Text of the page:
Big | Brave are signed to American experimental metal label Southern Lord, but their music is less easily definable than many of their label mates. They certainly share the brutal heaviness of that genre, but their emotionally charged music has an epic, sprawling quality that also aligns it with post-rock. With that in mind, it’s unsurprising that the Montrealers have enlisted violinist Jessica Moss and Godspeed You Black Emperor’s Thierry Amar, who plays contrabass on two of the tracks, for their latest record. Both Moss and Godspeed are on Canada’s post-rock label Constellation, and Big | Brave occupy a musical landscape that thrillingly absorbs both genres.
Aside from their collaborators, the trio utilise just drums, two guitars, and vocals to make ambitious music that belies their slim arsenal. Equally, their approach eschews traditional chorus versus course structures for something far less defined, but no less gripping. Comprised of just three tracks the record still comes in at just over 42 minutes, and for a band that is unafraid of moments of silence, it is remarkably captivating. The opening track ‘Sound’ begins with swathes of guitar feedback that are eventually shattered by thunderous drums and pounding riffs. The tempo is a slow grind that wrings out every element for its theatrical worth. Blending the heaviness of the playing with an even tempered approach supports steadily unfolding drama. It’s a weighty opener and one that preps the listener well for Ardor’s breadth.
Conversely, ‘Lull’ doesn't pulverise the ear drums quite so ferociously, but it does maintain an ominous groove, and an urgent, reaching vocal from Wattie. There’s a minimalism to their music in its drone-like structures, but it’s also rich with detail which makes for a record that you can really get your teeth into. Moss adds highlights to the dark dirge of the drums and guitar, and this additional layer is a sorrowful one. Wattie’s high emotive voice calls out “I miss you is all I can say/you were my best friend” which pierces through the savage guitar work and muscular seething drums to poignant effect. Wattie and Mathieu Bernard Ball guitar’s have a gritty texture and a billowing presence, and the feedback is played out with such dexterity as one guitar grinds the other is high and steely. Their manipulation of opposing forces is thrilling.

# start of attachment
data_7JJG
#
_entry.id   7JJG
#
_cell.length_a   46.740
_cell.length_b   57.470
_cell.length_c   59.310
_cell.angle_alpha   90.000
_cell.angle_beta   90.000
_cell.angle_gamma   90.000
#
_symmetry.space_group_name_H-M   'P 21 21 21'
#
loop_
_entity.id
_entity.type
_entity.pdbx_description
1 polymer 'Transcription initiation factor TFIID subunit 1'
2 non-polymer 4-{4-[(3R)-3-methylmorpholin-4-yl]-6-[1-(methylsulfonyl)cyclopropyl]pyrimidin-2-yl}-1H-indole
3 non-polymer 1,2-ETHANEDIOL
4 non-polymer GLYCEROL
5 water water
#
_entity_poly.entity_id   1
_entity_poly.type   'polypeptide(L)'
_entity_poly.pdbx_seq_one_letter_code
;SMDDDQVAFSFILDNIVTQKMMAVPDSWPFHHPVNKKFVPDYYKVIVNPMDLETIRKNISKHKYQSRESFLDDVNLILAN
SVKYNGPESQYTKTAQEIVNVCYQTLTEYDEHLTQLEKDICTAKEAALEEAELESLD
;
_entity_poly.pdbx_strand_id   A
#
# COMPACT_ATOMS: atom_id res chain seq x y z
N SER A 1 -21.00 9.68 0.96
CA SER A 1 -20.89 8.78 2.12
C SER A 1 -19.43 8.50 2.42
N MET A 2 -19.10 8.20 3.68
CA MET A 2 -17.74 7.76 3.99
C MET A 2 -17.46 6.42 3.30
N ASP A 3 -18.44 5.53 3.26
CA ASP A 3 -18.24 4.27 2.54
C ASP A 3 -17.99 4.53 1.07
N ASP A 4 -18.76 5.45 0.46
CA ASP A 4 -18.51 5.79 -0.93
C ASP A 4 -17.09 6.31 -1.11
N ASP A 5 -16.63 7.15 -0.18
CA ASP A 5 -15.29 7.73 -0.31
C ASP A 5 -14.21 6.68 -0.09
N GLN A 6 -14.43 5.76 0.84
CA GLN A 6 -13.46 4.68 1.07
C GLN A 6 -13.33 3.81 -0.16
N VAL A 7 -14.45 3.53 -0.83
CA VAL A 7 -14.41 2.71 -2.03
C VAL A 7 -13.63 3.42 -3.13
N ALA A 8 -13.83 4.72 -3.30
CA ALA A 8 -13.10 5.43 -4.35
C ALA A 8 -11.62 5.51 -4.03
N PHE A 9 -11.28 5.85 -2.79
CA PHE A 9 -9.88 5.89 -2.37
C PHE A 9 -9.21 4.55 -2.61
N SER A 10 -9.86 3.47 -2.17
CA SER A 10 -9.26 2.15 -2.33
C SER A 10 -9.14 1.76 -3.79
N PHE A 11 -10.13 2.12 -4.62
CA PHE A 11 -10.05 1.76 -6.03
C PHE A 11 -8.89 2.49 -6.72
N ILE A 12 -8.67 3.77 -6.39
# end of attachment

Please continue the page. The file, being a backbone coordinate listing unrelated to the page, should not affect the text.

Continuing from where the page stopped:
As the album goes on the track length grows, and ‘Borer’ is an epic closer both in length and reach. The throbbing opening only grows in power, but vocally it’s the most affectingly melodic. But that sweetness becomes more desperate as the track progresses, with Wattie insisting, “I am protected / I am Immune” like some sort of shamanic chant. Lyrically the album is impressionistic, with her voice acting more like an additional instrument rather than as a conduit for a specific message or meaning, and that vagueness only serves the atmospheric mystery of the record.
Ardor bides its time and it was made by a band brave enough to create music and a track listing that allows this spectacle of a record to satisfying inch towards a riveting pitch. It’s an album that evokes the ear blistering noise of Sunn O))) but it’s also emotionally charged music. Big | Brave have somehow made a ruthlessly loud record that is also fascinating, and consistently elegant.